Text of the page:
// The price of the question (Kommersant, 14/11/2008)
The history of relations between Moscow and Chisinau and all of Russian policy toward a Transdniestrian settlement has been checkered. In 2001, Communist Vladimir Voronin became president of Moldova thanks in large part to his position in favor of closer ties with Russia. By the time he was reelected in 2005, he had made a complete turnabout, rejecting the famous “Kozak memorandum” and advancing a platform on the country’s future in Europe. In recent months, Russia’s influence on both banks of the Dniester seems to have grown, leading to a variety of expectations.
The simplified view is that Russia should sell them a solution to the problem that is acceptable to it – with a guarantee of Moldova’s neutrality and a confederative government, with Transdniestria having the right to secede should the rest of Moldova unite with Romania. It should promise Chisinau massive economic aid, pressure Tiraspol, interests the politicians personally in the outcome and, in short, engage in classical diplomacy as practiced by a major regional power with weaker neighbors.
But for some reason, that is not happening. Three reasons can be proposed. First, the habit remains of looking at Moldova as a post-Soviet country in its 17th year of independence. If it is seen as a historical part of the Balkans region, everything looks different. The Balkans are part of the European integrative areal. Small and poor Moldova has a different future in that context. After Romania entered the European Union in 2007, that prospect became more real for Moldova at the individual level, if not at the institutional. Evidence of that are the stubbornly, or not so stubbornly, denied rumors of Moldovan residents’ mass receipt of Romanian citizenship. No matter how skeptical one looks at the EU’s initiatives for “Eastern partnership” and “Black Sea synergy,” they have a positive resonance in small countries.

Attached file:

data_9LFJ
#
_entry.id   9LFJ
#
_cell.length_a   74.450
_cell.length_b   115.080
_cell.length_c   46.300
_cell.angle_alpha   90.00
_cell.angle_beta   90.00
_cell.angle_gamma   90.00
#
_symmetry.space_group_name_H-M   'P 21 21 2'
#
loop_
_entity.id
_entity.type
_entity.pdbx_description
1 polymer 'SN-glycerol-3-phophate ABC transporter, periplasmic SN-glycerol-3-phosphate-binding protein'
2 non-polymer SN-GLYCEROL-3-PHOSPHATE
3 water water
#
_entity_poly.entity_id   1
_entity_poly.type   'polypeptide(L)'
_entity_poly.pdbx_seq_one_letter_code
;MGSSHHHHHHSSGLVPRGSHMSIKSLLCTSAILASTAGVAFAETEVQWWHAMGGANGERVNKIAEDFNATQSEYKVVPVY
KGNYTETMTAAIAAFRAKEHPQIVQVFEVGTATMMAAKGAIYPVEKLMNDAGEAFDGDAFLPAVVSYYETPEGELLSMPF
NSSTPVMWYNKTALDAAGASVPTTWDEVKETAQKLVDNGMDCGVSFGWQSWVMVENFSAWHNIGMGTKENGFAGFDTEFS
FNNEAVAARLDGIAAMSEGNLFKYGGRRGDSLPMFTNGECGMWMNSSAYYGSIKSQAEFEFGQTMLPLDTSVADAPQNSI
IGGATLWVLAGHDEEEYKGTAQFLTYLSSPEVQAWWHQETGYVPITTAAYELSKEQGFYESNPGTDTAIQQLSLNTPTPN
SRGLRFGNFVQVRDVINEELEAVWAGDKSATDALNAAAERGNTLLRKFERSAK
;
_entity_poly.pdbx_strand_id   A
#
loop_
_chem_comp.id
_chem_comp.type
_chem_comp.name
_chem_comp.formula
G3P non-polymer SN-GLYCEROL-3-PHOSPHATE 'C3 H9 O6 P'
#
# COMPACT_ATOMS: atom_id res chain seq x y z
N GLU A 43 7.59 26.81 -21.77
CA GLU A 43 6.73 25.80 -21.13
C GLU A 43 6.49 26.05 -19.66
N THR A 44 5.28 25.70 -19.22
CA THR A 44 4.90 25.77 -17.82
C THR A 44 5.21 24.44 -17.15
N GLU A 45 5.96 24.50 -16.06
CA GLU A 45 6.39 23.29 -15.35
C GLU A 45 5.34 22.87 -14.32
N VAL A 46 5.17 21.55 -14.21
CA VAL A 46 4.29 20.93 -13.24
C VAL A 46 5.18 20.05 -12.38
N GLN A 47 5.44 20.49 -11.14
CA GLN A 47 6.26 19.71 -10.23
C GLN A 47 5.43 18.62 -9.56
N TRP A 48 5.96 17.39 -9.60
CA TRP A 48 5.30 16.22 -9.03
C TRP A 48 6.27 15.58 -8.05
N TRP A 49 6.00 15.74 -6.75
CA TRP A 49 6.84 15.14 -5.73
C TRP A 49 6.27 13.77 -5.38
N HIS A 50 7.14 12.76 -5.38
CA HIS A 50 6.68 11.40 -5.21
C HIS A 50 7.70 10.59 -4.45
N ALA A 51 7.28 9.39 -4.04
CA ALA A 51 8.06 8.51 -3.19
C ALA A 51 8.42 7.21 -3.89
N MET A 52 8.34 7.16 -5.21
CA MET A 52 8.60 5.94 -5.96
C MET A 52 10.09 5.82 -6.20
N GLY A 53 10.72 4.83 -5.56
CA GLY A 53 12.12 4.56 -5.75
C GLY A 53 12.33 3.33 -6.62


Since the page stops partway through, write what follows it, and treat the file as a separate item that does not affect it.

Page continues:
Second, Russia has no common border with Moldova. When Ukraine’s interest in the region was limited to the preservation of various corrupt systems linked to Transdniestria, that fact was not particularly meaningful. But since Orange Kiev has completely gone over to Brussels’ side, it is very important for measuring Russia’s potential.
Finally, Russia’s real strategic, and even tactical, interest is still not clear. That makes the parties involved wary and makes them look for support elsewhere. What does Russia need a settlement in Transdniestria for? Only to show that Moscow can act more wisely than the West did in Kosovo? It still will not make up for the loss of image from the recognition of South Ossetia and Abkhazia. So no one should be surprised it this phase of Moscow’s policy in the region has a checkered end as well.
Arkady Moshes, director of the Russian program at the Finnish Institute of International Affairs.
Comments: Transdniestria is a breakaway territory of Moldova. It’s a rogue state with its own flag, currency, armed forces, authorities, newspapers and so, but it has not been recognized by any other state –not even Russia-. Because of this status, Transdniestria is a legal “black-hole” for drug, weapons and ammo smugglers.
It’s easy to understand that the interest of the government of Tiraspol is to keep at all costs the actual status quo, comfortable situation which allows him to follow its commercial activities of sales of weapon and narcotic across the world with complete impunity. In effect, international law is not applied in this zone of frozen conflict.
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